American Astronauts To Land On The Moon In 5 Years

Vice President Mike Pence speaks about NASA’s mandate to return American astronauts to the Moon and on to Mars at the fifth meeting of the National Space Council March 26, 2019, at the U.S. Space & Rocket Center in Huntsville, Alabama. Image Credit: NASA

March 27, 2019 – At a National Space Council meeting in Huntsville, Alabama on Tuesday, Vice President Mike Pence urged NASA Administrator Jim Bridenstine to accelerate the agency’s lunar exploration plans with the goal of returning American astronauts to the moon in only five years.

President Donald J. Trump is setting a goal to land American astronauts near the Moon’s South Pole by 2024 and to establish a sustainable human presence on the Moon by 2028. NASA’s lunar presence will focus on science, resource management, and risk reduction for future missions to Mars.

“Today we stand at the dawn of a new era of space exploration — an era that will bring untold new challenges and opportunities, and it will demand the best of us. It will demand new ideas, renewed energies, courage, and bold action,” Pence said.

For NASA to achieve its five-year goal, the agency will have to meet a rigorous schedule for flying Exploration Mission-1 with Orion on the Space Launch System (SLS) rocket next year, and for sending the first crewed mission to the lunar vicinity by 2022. Until now, the program has been plagued by delays and funding shortages, and while Administrator Bridenstine feels confident that NASA is up to the challenge, American astronauts will return to the moon in five years “by any means necessary,” according to Pence.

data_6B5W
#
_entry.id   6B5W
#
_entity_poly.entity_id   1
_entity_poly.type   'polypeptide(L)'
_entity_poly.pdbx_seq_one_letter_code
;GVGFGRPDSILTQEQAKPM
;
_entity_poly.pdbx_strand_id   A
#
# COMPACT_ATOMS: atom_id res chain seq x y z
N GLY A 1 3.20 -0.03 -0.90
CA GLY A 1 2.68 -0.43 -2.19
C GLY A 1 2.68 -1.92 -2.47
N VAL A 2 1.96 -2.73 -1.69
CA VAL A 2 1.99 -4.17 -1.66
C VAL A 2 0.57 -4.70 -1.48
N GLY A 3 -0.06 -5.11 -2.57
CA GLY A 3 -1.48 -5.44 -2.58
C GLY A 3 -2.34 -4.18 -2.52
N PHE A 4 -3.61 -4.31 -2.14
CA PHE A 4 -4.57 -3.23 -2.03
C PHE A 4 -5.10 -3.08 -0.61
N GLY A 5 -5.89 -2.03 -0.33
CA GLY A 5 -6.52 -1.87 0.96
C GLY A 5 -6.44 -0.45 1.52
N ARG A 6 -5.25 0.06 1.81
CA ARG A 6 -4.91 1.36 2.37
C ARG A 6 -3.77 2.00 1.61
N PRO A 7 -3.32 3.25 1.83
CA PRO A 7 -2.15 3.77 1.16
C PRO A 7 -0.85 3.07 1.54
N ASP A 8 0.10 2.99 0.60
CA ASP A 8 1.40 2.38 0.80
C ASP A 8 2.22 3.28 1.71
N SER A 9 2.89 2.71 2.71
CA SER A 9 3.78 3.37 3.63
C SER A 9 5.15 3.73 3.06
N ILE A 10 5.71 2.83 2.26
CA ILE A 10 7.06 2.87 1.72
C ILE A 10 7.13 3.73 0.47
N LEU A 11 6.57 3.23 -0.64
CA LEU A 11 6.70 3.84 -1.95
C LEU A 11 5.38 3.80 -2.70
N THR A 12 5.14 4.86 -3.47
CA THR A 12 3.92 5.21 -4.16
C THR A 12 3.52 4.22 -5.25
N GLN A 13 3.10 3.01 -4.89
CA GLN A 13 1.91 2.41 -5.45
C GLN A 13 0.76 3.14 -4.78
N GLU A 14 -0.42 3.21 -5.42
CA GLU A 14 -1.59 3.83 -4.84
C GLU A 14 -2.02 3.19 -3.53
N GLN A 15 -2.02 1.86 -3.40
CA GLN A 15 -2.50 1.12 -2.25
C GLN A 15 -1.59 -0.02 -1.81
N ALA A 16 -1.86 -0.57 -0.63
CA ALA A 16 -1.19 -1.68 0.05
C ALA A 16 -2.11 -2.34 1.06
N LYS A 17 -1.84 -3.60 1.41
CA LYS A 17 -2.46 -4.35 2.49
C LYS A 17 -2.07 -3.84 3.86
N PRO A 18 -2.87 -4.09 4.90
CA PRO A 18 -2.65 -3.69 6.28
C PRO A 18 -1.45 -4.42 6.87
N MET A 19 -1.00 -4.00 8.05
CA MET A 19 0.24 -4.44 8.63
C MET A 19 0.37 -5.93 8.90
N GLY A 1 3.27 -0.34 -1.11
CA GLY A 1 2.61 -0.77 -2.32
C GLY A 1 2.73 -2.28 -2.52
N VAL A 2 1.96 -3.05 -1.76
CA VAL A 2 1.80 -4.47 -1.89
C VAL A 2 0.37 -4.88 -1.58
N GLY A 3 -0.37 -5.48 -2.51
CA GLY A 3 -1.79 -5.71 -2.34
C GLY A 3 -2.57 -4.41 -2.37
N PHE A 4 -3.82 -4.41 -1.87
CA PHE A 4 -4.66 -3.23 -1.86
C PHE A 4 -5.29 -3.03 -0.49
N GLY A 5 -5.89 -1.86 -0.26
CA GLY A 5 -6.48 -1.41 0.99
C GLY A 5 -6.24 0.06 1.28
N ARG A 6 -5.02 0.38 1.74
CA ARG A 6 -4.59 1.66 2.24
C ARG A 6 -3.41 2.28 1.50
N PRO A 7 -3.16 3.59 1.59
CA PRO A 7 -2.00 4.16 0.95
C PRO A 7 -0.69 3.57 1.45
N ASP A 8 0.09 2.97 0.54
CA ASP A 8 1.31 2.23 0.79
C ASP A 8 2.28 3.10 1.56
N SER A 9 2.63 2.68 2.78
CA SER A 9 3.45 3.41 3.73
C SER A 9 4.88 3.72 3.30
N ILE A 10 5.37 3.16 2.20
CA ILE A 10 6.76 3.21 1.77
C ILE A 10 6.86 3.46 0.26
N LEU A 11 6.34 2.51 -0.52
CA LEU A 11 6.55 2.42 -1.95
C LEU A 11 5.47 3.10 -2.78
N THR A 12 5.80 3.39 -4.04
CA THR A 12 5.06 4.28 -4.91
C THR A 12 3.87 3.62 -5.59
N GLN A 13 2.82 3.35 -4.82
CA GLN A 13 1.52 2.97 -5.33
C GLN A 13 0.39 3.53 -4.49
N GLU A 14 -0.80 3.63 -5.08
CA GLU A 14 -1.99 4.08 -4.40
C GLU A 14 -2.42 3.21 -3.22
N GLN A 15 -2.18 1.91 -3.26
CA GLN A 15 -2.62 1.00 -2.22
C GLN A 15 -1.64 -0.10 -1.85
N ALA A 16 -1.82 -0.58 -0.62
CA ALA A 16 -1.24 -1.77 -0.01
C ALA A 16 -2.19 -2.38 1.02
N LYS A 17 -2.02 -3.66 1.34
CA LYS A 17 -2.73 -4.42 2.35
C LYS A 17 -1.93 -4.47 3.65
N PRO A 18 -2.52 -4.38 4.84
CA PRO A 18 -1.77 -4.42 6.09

“If American industry can provide critical commercial services without government development, then we’ll buy them. And if commercial rockets are the only way to get American astronauts to the Moon in the next five years, then commercial rockets it will be,” said Pence.

Lockheed Martin’s Orion spacecraft is currently the only capsule specifically designed and built to withstand the extreme environment of deep space. Orion and its complementary service module will contain components for life support, navigation, radiation shielding, communications and a protective heat shield.

A statement released on Lockheed Martin’s website read, “Lockheed Martin fully supports accelerating NASA’s goal of landing humans on the surface of the Moon. We’ve been conducting in-depth studies on what an accelerated landing schedule would require. With the right level of commitment, urgency and resources, humans could walk on the surface by 2024.”

“Fifty years ago, “one small step for man” became “one giant leap for mankind,” Pence said. “But now it’s come the time for us to make the next “giant leap” and return American astronauts to the Moon, establish a permanent base there, and develop the technologies to take American astronauts to Mars and beyond.”